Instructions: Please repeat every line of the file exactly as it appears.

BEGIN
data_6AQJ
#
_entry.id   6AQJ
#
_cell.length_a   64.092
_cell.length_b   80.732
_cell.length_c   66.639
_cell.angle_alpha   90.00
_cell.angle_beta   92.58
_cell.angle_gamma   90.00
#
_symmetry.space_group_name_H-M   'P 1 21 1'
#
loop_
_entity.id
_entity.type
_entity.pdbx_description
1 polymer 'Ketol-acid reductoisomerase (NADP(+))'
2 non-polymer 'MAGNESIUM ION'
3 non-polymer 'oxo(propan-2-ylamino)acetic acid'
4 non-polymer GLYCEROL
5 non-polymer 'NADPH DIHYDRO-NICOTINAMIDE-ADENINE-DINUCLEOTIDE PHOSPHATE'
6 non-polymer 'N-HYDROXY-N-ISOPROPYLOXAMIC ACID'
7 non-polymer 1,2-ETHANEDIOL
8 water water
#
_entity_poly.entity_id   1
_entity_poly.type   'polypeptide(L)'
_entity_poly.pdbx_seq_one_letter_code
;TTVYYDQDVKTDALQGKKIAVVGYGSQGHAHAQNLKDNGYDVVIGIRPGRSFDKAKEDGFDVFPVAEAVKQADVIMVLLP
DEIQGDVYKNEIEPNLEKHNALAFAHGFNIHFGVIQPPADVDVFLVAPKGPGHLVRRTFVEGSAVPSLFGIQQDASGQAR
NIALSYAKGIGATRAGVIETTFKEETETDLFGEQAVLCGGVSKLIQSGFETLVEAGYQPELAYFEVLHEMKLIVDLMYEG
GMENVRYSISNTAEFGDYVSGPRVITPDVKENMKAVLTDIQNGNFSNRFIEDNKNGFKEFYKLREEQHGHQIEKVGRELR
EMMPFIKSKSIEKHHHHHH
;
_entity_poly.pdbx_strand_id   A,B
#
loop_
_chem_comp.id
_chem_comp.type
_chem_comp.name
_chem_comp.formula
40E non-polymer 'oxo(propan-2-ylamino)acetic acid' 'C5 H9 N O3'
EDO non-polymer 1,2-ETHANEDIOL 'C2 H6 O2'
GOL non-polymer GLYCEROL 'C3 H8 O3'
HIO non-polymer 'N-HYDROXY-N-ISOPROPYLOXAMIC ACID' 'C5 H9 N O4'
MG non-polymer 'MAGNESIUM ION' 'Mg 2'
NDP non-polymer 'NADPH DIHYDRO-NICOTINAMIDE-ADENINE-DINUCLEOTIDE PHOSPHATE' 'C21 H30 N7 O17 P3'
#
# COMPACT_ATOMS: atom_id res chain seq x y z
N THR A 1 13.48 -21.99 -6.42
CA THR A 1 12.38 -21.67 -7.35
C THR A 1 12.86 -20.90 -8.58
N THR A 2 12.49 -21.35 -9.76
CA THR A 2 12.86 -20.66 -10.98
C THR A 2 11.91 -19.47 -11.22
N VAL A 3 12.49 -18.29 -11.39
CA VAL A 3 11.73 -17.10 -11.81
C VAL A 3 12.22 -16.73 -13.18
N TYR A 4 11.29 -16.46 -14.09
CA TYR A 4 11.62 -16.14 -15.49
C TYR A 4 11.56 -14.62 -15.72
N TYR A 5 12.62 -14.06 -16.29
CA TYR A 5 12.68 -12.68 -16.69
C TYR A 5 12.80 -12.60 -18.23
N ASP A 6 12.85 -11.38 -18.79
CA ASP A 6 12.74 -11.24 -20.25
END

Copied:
data_6AQJ
#
_entry.id   6AQJ
#
_cell.length_a   64.092
_cell.length_b   80.732
_cell.length_c   66.639
_cell.angle_alpha   90.00
_cell.angle_beta   92.58
_cell.angle_gamma   90.00
#
_symmetry.space_group_name_H-M   'P 1 21 1'
#
loop_
_entity.id
_entity.type
_entity.pdbx_description
1 polymer 'Ketol-acid reductoisomerase (NADP(+))'
2 non-polymer 'MAGNESIUM ION'
3 non-polymer 'oxo(propan-2-ylamino)acetic acid'
4 non-polymer GLYCEROL
5 non-polymer 'NADPH DIHYDRO-NICOTINAMIDE-ADENINE-DINUCLEOTIDE PHOSPHATE'
6 non-polymer 'N-HYDROXY-N-ISOPROPYLOXAMIC ACID'
7 non-polymer 1,2-ETHANEDIOL
8 water water
#
_entity_poly.entity_id   1
_entity_poly.type   'polypeptide(L)'
_entity_poly.pdbx_seq_one_letter_code
;TTVYYDQDVKTDALQGKKIAVVGYGSQGHAHAQNLKDNGYDVVIGIRPGRSFDKAKEDGFDVFPVAEAVKQADVIMVLLP
DEIQGDVYKNEIEPNLEKHNALAFAHGFNIHFGVIQPPADVDVFLVAPKGPGHLVRRTFVEGSAVPSLFGIQQDASGQAR
NIALSYAKGIGATRAGVIETTFKEETETDLFGEQAVLCGGVSKLIQSGFETLVEAGYQPELAYFEVLHEMKLIVDLMYEG
GMENVRYSISNTAEFGDYVSGPRVITPDVKENMKAVLTDIQNGNFSNRFIEDNKNGFKEFYKLREEQHGHQIEKVGRELR
EMMPFIKSKSIEKHHHHHH
;
_entity_poly.pdbx_strand_id   A,B
#
loop_
_chem_comp.id
_chem_comp.type
_chem_comp.name
_chem_comp.formula
40E non-polymer 'oxo(propan-2-ylamino)acetic acid' 'C5 H9 N O3'
EDO non-polymer 1,2-ETHANEDIOL 'C2 H6 O2'
GOL non-polymer GLYCEROL 'C3 H8 O3'
HIO non-polymer 'N-HYDROXY-N-ISOPROPYLOXAMIC ACID' 'C5 H9 N O4'
MG non-polymer 'MAGNESIUM ION' 'Mg 2'
NDP non-polymer 'NADPH DIHYDRO-NICOTINAMIDE-ADENINE-DINUCLEOTIDE PHOSPHATE' 'C21 H30 N7 O17 P3'
#
# COMPACT_ATOMS: atom_id res chain seq x y z
N THR A 1 13.48 -21.99 -6.42
CA THR A 1 12.38 -21.67 -7.35
C THR A 1 12.86 -20.90 -8.58
N THR A 2 12.49 -21.35 -9.76
CA THR A 2 12.86 -20.66 -10.98
C THR A 2 11.91 -19.47 -11.22
N VAL A 3 12.49 -18.29 -11.39
CA VAL A 3 11.73 -17.10 -11.81
C VAL A 3 12.22 -16.73 -13.18
N TYR A 4 11.29 -16.46 -14.09
CA TYR A 4 11.62 -16.14 -15.49
C TYR A 4 11.56 -14.62 -15.72
N TYR A 5 12.62 -14.06 -16.29
CA TYR A 5 12.68 -12.68 -16.69
C TYR A 5 12.80 -12.60 -18.23
N ASP A 6 12.85 -11.38 -18.79
CA ASP A 6 12.74 -11.24 -20.25